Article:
Lewis Hamilton, Mercedes, Circuit de Catalunya, 2020

Mercedes aim to bring “chunk” of car development to first race

2020 F1 season

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Mercedes is planning to bring several of the upgrades it originally planned for the first half of 2020 to next month’s season-opening Austrian Grand Prix.

F1 teams’ upgrade plans have been disrupted by the enforced factory closures which were put in place due to the pandemic, and the cancellation of the opening rounds.

“We haven’t yet done a single race, but actually quite a lot of time has passed since we launched this car,” said Mercedes’ technical director James Allison in a video released by the team.

“If you imagine where the launch car was, the car that would have gone to Australia, that was frozen around about Christmas. So there was whole of January, the whole of February, March, all making the car quicker in the wind tunnel and also in the design departments.

“So we got quite a lot of ideas about how to make it quicker and quite a lot of those ideas were already in process through the design office before we were forced to shut down nine weeks ago.

“So our challenge now is to make sure that that quarter of a year of development can get off the drawing boards and onto the car as swiftly as possible. We hope to have a chunk of that for the first race in Austria. And the season that follows we’ll, of course, take as much of the development as fast as we can get it onto the car.”

Romain Grosjean, Haas, Circuit de Catalunya, 2020
Haas is not planning big race one upgrades
Not all teams will have upgrades early in the year. Haas team principal Guenther Steiner said he won’t commit to building new parts until he has a better understanding of the team’s expected income.

“At the moment we are not planning any updates until we know exactly what we are doing this year budget-wise, what we are doing race-wise,” he said. “I cannot spend money [if] I don’t know if I’ve got that.

“In the moment you have to be very cautious with what we are doing because obviously we all know the income is going down with having less races and having races without spectators.”

“I will decide when I know the income from the races from FOM,” he added. “I don’t know exactly how their income depends on the races, the TV contracts, I’m not included in that, but that’s what it is.

“At the moment all the sponsors are in a difficult position because everybody got hurt by the pandemic. So the main thing is how many races and how much income we get from FOM.”

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2020 F1 season

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Keith Collantine
Lifelong motor sport fan Keith set up RaceFans in 2005 - when it was originally called F1 Fanatic. Having previously worked as a motoring...
Dieter Rencken
Dieter Rencken has held full FIA Formula 1 media accreditation since 2000, during which period he has reported from over 300 grands prix, plus...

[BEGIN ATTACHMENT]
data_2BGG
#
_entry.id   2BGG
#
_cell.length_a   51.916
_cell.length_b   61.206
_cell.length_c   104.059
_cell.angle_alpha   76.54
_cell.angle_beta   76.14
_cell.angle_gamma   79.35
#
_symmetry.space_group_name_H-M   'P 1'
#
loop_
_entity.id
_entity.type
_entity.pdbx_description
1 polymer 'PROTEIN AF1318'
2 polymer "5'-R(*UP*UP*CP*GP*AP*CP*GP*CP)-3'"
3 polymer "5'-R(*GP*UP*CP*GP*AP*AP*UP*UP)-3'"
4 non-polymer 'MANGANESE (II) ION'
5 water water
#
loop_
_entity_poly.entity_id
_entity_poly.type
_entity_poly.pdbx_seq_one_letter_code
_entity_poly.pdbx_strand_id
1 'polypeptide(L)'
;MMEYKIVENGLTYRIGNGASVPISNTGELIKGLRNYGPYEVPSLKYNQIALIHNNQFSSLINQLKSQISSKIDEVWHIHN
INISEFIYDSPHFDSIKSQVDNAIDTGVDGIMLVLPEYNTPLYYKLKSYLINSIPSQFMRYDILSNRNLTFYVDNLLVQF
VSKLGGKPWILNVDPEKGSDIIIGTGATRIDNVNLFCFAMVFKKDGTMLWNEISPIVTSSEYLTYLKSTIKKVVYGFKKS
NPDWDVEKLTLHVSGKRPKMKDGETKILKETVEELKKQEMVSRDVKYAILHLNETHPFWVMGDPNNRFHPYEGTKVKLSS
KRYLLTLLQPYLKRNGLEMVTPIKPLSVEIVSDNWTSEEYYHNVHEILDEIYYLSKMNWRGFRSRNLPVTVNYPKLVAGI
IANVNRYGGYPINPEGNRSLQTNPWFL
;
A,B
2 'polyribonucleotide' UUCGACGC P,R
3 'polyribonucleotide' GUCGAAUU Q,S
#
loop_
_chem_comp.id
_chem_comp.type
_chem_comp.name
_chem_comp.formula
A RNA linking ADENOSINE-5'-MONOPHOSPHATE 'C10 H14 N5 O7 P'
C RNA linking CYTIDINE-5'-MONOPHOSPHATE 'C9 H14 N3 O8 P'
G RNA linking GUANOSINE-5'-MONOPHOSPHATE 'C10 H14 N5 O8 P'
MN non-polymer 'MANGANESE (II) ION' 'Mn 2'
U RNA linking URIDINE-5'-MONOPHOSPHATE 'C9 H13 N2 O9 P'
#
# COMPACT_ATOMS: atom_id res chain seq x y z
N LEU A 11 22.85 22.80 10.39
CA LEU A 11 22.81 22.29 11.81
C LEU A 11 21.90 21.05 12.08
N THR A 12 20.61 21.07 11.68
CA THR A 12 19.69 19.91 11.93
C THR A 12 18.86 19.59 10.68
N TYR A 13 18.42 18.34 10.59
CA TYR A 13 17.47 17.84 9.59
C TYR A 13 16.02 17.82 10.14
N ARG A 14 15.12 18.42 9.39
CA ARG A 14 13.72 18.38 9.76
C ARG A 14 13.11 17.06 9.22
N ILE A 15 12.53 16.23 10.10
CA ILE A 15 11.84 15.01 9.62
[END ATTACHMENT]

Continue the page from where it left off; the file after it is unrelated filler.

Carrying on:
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  • 5 comments on “Mercedes aim to bring “chunk” of car development to first race”

    1. Any info if they will have engine upgrades?

      Or if they were able to resolve those few issues they had in some non-upgrade way?

    2. Never been in “Pole Position” before. This feels really weird.
      Yes, I appreciate that there is a big $$$ difference between the Haas and Mercedes operations, but F1 on the car side of the ledger is all about design and development. If you stand still, you will be falling behind.
      I am sure that Haas has some very dedicated and sharp members on the team, but as with selecting drivers that can gain you tenths and larger chunks of time per lap, superior development requires brilliant minds.

      Keith, Dieter …
      There is a steady stream of reports on drivers and some on team managers, so how about similar press for the design side of the garage. We know some of the story at RedBull and snip-its from Mercedes, but who is doing he leg-work at the other teams.?

      1. As I recall, last season Haas claimed they were having trouble understanding Pirelli’s 2019 range of tyres, which teams voted to use this year too. It might be keeping their car the same as what they used at the pre-season testing is partly to minimise the changes and to help with keeping the tyres inside the “predictable” window.

        1. Indeed @drycrust, it might well be that they still need to see that what they did actually improved the car in realistic racing conditions before putting in money they don’t know they have to improve on the unknown base (the top teams, apart from more money, also used their money to get better data, so they probably know better where their car is compared to last year – well, two, not sure about Ferrari)

    3. almost as if they knew development was to be freezed…

    Comments are closed.